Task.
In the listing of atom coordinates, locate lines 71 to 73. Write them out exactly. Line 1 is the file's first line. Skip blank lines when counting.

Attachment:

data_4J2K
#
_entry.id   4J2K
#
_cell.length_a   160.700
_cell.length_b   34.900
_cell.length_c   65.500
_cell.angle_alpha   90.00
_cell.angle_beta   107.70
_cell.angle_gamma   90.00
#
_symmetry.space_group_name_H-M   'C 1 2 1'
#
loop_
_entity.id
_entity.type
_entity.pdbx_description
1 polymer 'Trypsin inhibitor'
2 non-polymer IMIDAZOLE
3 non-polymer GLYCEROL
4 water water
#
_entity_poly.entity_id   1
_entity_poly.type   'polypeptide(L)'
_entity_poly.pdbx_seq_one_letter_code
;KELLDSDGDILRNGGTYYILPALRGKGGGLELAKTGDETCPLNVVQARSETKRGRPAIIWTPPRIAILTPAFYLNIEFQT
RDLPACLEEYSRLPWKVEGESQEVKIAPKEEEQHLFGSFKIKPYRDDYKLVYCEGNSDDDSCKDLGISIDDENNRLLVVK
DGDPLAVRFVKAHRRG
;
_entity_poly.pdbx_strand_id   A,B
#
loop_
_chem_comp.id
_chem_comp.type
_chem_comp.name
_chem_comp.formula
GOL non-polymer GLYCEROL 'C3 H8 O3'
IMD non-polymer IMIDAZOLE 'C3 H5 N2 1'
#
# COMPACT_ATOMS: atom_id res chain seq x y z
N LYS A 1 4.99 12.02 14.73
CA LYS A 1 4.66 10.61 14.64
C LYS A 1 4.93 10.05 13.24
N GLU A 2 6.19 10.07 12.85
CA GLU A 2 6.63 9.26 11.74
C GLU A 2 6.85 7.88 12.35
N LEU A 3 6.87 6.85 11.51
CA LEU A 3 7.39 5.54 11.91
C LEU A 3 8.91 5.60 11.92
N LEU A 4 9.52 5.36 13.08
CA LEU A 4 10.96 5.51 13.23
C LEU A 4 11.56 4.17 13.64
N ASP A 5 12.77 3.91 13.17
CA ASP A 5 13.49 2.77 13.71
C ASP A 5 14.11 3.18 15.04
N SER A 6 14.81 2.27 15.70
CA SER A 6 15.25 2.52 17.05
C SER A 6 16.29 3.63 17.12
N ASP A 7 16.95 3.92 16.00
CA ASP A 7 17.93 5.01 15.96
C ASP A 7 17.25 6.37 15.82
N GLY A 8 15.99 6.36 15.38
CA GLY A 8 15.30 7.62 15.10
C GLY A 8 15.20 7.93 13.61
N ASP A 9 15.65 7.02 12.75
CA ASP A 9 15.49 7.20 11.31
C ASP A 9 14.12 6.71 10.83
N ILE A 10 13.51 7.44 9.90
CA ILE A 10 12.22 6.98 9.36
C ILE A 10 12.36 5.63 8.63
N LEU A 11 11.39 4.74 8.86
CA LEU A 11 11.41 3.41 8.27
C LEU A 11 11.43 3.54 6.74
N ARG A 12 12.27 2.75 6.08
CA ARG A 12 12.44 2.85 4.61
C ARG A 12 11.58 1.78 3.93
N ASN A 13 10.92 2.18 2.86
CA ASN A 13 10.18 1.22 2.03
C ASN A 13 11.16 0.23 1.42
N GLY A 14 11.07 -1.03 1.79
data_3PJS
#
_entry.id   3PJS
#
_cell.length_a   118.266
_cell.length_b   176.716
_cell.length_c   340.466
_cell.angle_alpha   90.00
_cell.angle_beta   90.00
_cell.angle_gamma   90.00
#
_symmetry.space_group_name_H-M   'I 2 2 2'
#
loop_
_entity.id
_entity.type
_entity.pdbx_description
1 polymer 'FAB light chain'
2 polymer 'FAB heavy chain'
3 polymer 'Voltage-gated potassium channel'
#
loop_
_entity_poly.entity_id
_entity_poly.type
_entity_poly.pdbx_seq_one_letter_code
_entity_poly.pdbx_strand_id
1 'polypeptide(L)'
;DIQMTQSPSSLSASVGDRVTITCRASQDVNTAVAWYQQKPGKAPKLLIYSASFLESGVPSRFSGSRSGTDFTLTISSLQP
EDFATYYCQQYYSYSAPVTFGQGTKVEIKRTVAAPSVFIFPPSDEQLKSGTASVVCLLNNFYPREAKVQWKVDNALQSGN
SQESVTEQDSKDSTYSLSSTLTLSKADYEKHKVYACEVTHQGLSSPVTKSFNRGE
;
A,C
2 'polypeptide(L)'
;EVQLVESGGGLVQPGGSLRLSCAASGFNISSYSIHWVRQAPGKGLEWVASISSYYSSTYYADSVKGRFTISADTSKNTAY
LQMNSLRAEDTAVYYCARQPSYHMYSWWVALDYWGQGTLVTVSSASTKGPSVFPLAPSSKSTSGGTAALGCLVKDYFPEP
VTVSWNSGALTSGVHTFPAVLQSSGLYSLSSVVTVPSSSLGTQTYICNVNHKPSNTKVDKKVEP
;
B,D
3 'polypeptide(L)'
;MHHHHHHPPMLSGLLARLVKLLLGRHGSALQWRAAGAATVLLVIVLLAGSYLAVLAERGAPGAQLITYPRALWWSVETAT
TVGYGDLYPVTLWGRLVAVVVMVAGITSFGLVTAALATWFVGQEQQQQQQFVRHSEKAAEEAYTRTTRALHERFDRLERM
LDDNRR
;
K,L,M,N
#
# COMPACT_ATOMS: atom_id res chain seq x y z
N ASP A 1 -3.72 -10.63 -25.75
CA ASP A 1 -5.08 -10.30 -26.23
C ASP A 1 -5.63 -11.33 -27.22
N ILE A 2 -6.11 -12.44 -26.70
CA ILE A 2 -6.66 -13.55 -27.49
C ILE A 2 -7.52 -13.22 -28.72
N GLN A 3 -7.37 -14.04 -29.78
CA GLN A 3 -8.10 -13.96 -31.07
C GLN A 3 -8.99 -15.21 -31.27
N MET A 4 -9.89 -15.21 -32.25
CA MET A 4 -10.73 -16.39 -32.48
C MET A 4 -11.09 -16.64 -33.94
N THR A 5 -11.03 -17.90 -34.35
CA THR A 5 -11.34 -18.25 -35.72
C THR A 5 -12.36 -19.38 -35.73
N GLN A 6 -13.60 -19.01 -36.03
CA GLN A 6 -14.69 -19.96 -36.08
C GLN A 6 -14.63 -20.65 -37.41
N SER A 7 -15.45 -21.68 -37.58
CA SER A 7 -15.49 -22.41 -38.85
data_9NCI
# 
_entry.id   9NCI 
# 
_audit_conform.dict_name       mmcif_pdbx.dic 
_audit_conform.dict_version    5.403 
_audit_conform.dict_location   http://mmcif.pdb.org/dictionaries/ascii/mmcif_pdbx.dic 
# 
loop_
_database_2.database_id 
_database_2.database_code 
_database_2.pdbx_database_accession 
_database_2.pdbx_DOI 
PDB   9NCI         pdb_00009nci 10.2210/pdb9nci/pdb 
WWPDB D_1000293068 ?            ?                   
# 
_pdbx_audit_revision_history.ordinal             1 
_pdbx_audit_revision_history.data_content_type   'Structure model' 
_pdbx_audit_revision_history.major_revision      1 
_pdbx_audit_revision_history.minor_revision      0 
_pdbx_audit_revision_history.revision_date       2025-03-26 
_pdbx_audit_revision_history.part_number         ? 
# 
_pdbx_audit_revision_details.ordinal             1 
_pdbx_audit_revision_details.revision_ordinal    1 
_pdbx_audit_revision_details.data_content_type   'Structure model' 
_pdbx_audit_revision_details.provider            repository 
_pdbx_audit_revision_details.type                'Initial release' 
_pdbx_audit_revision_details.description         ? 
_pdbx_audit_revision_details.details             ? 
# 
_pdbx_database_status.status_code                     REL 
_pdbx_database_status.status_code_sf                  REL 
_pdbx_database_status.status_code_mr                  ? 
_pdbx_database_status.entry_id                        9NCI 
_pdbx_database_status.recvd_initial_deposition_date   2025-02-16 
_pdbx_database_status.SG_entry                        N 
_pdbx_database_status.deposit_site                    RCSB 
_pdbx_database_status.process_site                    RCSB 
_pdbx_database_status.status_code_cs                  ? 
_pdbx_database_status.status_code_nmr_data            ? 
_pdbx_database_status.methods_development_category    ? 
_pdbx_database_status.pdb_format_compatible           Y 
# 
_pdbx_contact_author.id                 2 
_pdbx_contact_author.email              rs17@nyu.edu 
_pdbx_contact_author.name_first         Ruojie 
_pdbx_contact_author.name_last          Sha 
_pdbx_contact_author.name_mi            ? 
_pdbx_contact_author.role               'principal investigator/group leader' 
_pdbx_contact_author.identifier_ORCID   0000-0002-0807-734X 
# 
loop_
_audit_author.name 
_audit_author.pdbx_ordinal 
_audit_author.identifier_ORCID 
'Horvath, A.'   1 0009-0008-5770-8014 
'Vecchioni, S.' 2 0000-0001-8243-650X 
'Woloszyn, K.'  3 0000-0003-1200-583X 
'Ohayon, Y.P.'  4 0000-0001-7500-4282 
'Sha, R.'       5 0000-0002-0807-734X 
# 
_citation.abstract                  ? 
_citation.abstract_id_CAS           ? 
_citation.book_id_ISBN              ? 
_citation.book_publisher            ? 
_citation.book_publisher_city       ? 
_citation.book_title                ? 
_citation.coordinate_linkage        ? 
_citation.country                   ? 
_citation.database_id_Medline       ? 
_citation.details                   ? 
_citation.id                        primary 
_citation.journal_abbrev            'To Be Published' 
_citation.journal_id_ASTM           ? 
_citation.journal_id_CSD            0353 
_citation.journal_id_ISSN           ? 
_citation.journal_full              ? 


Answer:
N LEU A 11 11.39 4.74 8.86
CA LEU A 11 11.41 3.41 8.27
C LEU A 11 11.43 3.54 6.74